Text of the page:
The withdrawal of MPIG, which began in April last year and is set to continue for another six years, would seriously affect the viability of scores of GP practices, particularly in rural and deprived areas.
About 65% of GMS practices in England benefit from MPIG top-ups to core funding. A total of 40% of England’s GMS practices – nearly 2,000 in total – face losses over the next seven years from the redistribution of correction factor payments.
MPIG is considered ‘anti-competitive’ by privatisation advocates, in that a competitive market demands some providers go out of business so others can easily enter the market.
GP practices vulnerable
The government seems to have decreed that GP practices are to be made vulnerable to insolvency and closure, so corporate providers can replace them. Therefore, the MPIG must go.
Let us remind ourselves of the example of the Camden Road GP practice, which was put out to tender in 2008.
The incumbent GPs’ bid lost, so the contract went to an American company, which transferred it to another provider after two years.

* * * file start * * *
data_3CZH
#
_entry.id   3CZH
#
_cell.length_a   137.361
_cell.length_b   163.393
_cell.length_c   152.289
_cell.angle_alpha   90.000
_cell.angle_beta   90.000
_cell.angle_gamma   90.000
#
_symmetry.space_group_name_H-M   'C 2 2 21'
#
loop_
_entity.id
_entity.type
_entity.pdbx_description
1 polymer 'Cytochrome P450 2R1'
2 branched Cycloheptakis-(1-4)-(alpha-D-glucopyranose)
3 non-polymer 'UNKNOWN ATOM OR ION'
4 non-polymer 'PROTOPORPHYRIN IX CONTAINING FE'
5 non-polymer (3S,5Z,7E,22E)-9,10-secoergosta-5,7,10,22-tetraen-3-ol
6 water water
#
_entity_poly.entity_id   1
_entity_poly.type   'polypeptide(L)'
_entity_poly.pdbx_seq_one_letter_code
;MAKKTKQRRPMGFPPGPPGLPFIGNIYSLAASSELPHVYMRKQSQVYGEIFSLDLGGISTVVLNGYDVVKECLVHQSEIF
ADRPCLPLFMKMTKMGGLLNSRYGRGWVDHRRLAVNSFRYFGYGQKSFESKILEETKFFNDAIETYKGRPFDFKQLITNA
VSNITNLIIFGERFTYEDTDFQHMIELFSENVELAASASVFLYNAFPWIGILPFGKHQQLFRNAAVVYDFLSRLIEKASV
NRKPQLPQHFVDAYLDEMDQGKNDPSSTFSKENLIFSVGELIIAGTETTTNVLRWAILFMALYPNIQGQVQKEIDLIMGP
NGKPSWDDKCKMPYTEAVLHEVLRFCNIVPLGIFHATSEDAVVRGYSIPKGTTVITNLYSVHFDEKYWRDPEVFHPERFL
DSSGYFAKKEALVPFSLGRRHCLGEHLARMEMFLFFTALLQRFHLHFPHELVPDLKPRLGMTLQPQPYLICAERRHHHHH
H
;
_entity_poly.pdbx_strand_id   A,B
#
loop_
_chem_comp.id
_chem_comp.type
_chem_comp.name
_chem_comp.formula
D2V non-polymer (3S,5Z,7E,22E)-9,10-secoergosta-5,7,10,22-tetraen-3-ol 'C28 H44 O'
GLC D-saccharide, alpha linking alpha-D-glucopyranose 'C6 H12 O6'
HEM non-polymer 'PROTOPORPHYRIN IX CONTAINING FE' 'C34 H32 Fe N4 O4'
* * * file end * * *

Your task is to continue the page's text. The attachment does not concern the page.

The practice then shut down when its premises lease ran out, leaving 4,700 people to find a new GP practice.
Observers saw this as a cautionary tale, but health secretary Jeremy Hunt is removing the protection – MPIG – that stops similar things happening throughout the country.
MPIG impact misjudged
The government has seriously misjudged the potential impact of its funding changes to general practice in general, and on rural GP services in particular. This comes at a time when GP practices are already under pressure from rising workload and declines in overall levels of funding.
Given that NHS ‘general practice’ is envied around the world as the best model for primary care, why is it that overall funding has fallen for general practice from over 10% of the total NHS budget in 2004 to a projected 7.3% by 2017. With 69m extra consultations per year, the service is on its knees.
It is high time for Mr Hunt to tell the profession and general public that his government will restore GP funding to the 10% level needed to meet demand and halt the recruitment and retention crisis in general practice.
A sustained loss in primary care funding is having a detrimental impact on the care GPs give to their patients, many of whom are vulnerable, elderly and alone. The MPIG was introduced to ensure that individual GP practice funding did not drop below historical levels after the introduction of the 2004 GMS contract.
When the DH decided to phase out MPIG as part of the imposed 2013 contract, the GPC negotiated a deal to keep the funding in general practice. NHS England must honour that commitment.